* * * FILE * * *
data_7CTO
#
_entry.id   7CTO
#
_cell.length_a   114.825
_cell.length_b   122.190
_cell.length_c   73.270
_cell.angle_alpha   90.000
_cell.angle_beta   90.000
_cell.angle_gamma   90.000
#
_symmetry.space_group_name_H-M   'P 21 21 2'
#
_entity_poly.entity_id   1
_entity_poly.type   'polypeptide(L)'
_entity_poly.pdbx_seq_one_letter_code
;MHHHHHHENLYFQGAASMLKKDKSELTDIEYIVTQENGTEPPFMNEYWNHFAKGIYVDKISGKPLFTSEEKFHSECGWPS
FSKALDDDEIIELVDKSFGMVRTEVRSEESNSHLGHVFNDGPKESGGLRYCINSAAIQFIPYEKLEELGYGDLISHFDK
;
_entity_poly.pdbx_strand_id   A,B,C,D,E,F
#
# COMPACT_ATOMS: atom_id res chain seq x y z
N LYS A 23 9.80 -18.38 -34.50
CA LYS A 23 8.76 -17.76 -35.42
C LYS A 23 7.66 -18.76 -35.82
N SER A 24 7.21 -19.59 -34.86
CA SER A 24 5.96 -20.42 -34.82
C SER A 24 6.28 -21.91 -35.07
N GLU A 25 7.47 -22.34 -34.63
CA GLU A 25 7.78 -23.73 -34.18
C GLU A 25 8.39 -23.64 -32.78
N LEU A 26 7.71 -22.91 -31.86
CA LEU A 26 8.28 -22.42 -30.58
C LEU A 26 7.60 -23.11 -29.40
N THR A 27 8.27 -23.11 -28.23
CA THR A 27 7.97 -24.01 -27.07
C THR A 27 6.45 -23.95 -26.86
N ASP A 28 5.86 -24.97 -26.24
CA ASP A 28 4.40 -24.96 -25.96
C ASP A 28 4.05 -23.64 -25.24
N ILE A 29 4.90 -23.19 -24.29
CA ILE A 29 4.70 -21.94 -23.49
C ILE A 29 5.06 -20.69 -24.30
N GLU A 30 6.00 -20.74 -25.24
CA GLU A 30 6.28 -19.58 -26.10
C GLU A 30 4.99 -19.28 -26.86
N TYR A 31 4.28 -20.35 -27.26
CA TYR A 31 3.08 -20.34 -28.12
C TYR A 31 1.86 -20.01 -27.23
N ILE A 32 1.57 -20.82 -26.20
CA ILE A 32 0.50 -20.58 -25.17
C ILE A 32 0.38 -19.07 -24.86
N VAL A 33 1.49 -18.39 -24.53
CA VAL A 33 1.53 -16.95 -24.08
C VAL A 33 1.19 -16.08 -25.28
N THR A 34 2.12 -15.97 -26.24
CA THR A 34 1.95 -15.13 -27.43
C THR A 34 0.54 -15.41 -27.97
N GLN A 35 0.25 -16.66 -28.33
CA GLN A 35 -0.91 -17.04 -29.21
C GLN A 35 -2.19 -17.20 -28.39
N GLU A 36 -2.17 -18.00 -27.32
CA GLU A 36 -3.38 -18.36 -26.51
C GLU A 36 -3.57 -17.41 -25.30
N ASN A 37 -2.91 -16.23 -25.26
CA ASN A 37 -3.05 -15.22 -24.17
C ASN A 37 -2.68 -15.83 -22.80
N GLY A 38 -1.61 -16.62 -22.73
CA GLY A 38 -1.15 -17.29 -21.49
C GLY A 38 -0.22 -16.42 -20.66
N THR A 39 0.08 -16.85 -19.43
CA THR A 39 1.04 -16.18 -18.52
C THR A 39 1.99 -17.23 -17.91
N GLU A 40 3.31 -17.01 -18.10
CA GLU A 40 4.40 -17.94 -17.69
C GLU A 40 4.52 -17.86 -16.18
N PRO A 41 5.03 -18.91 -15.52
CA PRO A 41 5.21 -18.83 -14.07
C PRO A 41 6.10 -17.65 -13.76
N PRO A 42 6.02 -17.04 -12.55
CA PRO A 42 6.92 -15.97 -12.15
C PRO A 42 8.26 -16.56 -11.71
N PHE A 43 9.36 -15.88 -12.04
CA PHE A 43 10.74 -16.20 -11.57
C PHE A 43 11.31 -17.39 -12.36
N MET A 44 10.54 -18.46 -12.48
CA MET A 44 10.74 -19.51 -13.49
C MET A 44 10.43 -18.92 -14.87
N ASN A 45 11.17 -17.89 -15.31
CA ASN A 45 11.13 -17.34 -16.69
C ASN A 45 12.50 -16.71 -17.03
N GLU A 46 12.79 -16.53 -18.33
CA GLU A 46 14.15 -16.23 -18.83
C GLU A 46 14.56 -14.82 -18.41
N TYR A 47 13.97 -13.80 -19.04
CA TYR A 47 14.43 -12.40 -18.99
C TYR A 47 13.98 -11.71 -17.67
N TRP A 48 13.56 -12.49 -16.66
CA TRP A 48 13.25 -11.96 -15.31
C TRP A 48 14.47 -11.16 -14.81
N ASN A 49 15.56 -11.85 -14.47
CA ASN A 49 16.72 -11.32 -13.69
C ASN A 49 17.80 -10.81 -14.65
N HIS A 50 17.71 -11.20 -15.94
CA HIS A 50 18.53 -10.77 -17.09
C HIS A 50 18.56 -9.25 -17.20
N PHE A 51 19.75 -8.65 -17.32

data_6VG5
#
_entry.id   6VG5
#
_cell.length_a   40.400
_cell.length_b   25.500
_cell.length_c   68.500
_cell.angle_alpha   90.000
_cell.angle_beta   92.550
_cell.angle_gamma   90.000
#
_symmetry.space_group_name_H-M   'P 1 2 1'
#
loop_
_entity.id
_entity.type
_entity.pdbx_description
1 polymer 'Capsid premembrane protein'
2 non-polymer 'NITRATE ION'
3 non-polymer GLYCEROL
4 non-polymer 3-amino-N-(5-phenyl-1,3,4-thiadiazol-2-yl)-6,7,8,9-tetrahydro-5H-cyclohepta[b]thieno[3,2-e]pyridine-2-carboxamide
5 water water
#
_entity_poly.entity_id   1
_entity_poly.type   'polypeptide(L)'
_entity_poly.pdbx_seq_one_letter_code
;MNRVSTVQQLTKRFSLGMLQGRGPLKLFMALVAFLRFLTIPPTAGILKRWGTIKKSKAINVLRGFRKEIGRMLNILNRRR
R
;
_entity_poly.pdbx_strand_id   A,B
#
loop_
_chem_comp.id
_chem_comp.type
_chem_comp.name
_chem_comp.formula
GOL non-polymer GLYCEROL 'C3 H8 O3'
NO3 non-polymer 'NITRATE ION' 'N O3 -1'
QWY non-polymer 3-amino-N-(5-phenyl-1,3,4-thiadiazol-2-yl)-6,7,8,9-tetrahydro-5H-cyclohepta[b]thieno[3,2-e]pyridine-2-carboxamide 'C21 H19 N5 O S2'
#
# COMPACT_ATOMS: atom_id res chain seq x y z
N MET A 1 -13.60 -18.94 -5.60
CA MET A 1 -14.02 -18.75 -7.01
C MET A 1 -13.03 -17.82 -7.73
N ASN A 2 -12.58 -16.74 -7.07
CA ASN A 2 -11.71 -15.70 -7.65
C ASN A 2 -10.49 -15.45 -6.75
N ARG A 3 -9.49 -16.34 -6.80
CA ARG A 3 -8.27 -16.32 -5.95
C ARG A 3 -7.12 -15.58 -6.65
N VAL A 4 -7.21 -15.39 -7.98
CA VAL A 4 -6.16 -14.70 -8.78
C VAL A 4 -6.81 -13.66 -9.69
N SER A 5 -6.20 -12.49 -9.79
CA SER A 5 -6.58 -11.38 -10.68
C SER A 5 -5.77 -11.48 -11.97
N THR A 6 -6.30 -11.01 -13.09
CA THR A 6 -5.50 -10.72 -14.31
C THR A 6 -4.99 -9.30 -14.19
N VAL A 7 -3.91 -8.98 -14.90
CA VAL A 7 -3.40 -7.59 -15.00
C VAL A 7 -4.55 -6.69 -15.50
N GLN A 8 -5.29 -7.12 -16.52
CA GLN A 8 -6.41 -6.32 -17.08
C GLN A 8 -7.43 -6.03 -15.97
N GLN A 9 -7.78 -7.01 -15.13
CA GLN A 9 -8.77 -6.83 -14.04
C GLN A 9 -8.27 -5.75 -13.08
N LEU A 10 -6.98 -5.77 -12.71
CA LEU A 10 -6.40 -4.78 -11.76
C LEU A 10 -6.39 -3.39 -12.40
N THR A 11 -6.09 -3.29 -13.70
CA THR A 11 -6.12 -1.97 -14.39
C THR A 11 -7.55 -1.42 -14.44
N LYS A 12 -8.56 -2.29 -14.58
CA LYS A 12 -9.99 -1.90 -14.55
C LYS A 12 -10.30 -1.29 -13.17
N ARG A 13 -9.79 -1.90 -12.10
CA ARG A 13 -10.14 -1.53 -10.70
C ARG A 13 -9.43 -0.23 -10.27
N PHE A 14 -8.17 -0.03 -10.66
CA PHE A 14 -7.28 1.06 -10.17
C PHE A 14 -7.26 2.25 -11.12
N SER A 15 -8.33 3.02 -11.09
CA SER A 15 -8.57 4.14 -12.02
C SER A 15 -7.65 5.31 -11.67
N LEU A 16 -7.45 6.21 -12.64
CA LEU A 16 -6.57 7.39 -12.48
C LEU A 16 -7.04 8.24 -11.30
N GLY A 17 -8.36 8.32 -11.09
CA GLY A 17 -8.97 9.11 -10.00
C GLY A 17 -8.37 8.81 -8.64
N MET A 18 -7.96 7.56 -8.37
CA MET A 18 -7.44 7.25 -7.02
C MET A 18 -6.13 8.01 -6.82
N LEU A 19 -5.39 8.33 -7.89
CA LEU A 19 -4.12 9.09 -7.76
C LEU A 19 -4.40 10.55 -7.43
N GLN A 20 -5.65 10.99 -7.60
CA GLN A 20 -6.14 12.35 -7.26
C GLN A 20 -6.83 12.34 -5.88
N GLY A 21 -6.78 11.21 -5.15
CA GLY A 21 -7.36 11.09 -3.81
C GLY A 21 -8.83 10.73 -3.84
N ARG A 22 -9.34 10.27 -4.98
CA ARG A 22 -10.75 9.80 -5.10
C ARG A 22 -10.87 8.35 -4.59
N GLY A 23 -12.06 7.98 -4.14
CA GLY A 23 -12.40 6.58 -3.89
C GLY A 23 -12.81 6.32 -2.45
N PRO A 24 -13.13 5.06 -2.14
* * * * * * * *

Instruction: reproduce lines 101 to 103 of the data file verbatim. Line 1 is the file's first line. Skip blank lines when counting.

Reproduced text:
N ASN A 49 15.56 -11.85 -14.47
CA ASN A 49 16.72 -11.32 -13.69
C ASN A 49 17.80 -10.81 -14.65